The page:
The Cabildo Museum

Located in historic Jackson Square next to the landmark St. Louis Cathedral, The Cabildo was built by the Spanish in the late eighteenth century to serve as the headquarters of their operations in New Orleans. In the approximately 225 years of its existence, The Cabildo has functioned as a colonial outpost, government building, state courthouse, and for the past century, as part of the Louisiana State Museum. Visitors to The Cabildo today may tour a variety of educational exhibits while encountering numerous important artifacts drawn from throughout New Orleans’ remarkable history.

Money Saving Tip! The Cabildo is included on the Go New Orleans Pass as well as the New Orleans Sightseeing Pass. If you are sightseeing in New Orleans, then you can save a lot of money with a pass.

The Cabildo Museum History

The Great New Orleans Fire of 1788 was an utterly disastrous event that leveled much of the existing city, including the original Cabildo. In the wake of this tragedy, the Spanish—who at the time controlled New Orleans—made the decision to build a new Cabildo. Designed by Gilberto Guillemard, the same architect responsible for St. Louis Cathedral and The Presbytère, this second Cabildo was completed in 1799. It was in this new structure that the Louisiana Purchase ceremonies were conducted in 1803.

For the next half-century or so, The Cabildo was the site of Louisiana’s state government, until it transitioned to being the home of the state’s Supreme Court. In 1908, the Louisiana State Museum took control of the property, and it has in one capacity or other ever since then served as a place to educate the public about the region’s rich history. It was named a National Historic Landmark in 1960, and extensively damaged by another fire in 1988. The restored facility stands today as a proud reminder of all the city has experienced.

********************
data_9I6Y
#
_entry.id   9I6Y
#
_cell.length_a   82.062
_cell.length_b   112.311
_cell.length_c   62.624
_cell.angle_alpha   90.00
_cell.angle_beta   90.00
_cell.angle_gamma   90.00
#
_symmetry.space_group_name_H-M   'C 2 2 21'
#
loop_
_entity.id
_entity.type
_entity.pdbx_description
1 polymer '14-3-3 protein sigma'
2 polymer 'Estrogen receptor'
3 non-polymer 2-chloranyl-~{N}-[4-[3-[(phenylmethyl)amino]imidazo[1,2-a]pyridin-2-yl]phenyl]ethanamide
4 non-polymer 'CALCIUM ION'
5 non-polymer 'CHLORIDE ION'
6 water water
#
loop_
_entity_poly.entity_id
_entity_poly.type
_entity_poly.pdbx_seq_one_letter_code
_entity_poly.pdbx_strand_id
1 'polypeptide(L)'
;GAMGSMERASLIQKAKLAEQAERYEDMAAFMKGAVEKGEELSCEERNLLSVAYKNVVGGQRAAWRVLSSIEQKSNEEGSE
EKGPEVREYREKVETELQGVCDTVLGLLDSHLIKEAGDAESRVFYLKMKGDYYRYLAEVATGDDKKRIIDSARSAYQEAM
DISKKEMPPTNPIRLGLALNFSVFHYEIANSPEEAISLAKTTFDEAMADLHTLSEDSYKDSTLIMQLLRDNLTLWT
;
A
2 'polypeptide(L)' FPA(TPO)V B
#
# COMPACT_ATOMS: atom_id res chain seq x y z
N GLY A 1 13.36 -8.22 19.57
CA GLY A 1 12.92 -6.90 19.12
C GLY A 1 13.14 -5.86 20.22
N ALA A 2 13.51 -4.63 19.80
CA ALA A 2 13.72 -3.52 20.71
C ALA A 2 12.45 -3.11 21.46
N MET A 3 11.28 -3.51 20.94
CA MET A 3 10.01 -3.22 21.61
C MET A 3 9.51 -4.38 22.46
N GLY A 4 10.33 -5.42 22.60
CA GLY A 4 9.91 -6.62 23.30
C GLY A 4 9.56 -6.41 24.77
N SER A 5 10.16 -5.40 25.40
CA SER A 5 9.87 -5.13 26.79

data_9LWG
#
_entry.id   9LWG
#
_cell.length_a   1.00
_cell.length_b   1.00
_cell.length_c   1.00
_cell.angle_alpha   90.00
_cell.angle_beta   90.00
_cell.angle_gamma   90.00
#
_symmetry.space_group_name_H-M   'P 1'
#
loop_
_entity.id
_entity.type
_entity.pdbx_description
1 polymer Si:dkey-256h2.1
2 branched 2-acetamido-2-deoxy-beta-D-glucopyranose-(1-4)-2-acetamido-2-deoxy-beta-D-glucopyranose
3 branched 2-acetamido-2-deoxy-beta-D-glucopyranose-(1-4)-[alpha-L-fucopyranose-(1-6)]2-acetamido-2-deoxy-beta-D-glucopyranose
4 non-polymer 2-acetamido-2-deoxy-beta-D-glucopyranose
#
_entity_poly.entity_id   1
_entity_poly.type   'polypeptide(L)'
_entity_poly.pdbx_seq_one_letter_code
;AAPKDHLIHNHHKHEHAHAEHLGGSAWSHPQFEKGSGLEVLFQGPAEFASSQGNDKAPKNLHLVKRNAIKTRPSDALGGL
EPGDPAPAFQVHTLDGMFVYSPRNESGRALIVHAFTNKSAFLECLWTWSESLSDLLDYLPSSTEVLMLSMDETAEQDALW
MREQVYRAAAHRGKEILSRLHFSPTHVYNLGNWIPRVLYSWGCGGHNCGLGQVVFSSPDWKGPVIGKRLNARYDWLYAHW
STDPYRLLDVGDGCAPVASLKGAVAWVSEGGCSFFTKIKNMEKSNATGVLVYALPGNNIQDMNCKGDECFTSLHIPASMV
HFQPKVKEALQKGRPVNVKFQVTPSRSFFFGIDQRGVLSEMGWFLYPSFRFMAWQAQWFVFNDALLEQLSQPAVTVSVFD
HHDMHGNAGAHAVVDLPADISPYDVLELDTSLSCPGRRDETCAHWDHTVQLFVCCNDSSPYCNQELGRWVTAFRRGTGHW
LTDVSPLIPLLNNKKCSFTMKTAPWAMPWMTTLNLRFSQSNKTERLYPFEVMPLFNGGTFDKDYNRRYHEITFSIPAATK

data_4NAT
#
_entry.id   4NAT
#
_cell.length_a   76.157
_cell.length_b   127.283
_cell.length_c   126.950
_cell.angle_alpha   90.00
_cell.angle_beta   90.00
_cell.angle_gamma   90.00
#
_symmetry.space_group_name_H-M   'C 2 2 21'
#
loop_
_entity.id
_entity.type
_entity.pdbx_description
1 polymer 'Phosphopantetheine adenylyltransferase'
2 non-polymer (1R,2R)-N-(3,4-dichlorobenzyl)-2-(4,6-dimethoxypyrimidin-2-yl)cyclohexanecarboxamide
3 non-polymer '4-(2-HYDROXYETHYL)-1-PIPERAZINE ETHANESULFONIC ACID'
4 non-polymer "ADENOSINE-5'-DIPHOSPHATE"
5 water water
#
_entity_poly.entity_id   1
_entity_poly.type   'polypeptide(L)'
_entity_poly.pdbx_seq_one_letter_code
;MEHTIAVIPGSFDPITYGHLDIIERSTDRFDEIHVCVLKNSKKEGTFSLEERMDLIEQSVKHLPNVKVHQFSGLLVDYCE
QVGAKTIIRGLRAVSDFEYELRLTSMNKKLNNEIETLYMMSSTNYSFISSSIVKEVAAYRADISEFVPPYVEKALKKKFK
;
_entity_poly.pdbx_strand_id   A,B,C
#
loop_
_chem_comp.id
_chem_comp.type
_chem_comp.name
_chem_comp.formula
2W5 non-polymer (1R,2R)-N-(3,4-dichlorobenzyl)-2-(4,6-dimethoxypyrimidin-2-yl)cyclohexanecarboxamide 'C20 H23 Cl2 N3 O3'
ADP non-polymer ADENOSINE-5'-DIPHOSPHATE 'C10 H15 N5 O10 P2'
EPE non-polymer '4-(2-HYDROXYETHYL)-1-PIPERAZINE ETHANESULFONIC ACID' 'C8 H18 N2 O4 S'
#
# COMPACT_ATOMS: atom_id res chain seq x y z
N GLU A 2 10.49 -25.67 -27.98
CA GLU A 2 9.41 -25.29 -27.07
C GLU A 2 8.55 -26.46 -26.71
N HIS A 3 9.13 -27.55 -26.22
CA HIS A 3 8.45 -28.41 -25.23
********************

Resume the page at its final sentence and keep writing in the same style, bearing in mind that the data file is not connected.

What’s at the The Cabildo Museum

As a prime branch of the Louisiana State Museum, The Cabildo is home to several fascinating permanent exhibits. We Love You, New Orleans! is the most recent offering to debut here. Designed in honor of the city’s tricentennial, this powerful exhibit tells the story of New Orleans through a collection of remarkable artifacts that memorialize its unique contributions to the world—think jazz, Mardi Gras, and more.

From “Dirty Shirts” to Buccaneers: The Battle of New Orleans in American Culture is another one of The Cabildo’s popular permanent exhibits. It contains interactive panels and informative displays that provide insight into the role this famous battle played in shaping the future of not only this diverse city, but the United States of America itself.

Throughout the entire facility, visitors will encounter historic spaces well worth exploring in detail. The room where the Louisiana Purchase was completed is an essential destination. Likewise, guests won’t want to miss out on coming face to face with priceless pieces of history such as Napoleon’s death mask and Eugene Louis Lami’s iconic 1839 painting The Battle of New Orleans.

The Cabildo also routinely schedules special programming. Whether it’s a guest lecture, yoga class, live concert, or temporary traveling exhibit, you never know just what might be happening at this historic site when you’re planning to visit. Be sure to check out their official website for a calendar of events that’ll grant you some insight into what might be happening here next.

Tips for Visiting The Cabildo Museum

  • The Cabildo is open Tuesdays through Sundays between the hours of 9:00am and 4:00pm. Last admission each day is at 3:30pm, and the attraction is closed on Mondays.
  • Visitors with small children in tow will want to inquire about The Cabildo’s educational materials. Upon request, free books and lesson plans are available for the little ones.
  • Speaking of the little ones, children under the age of six years old are admitted here free of charge.
  • Given its prominent location in the French Quarter, a trip to The Cabildo can easily be combined with a visit to multiple other nearby attractions. This is something to keep in mind as you plan your outing.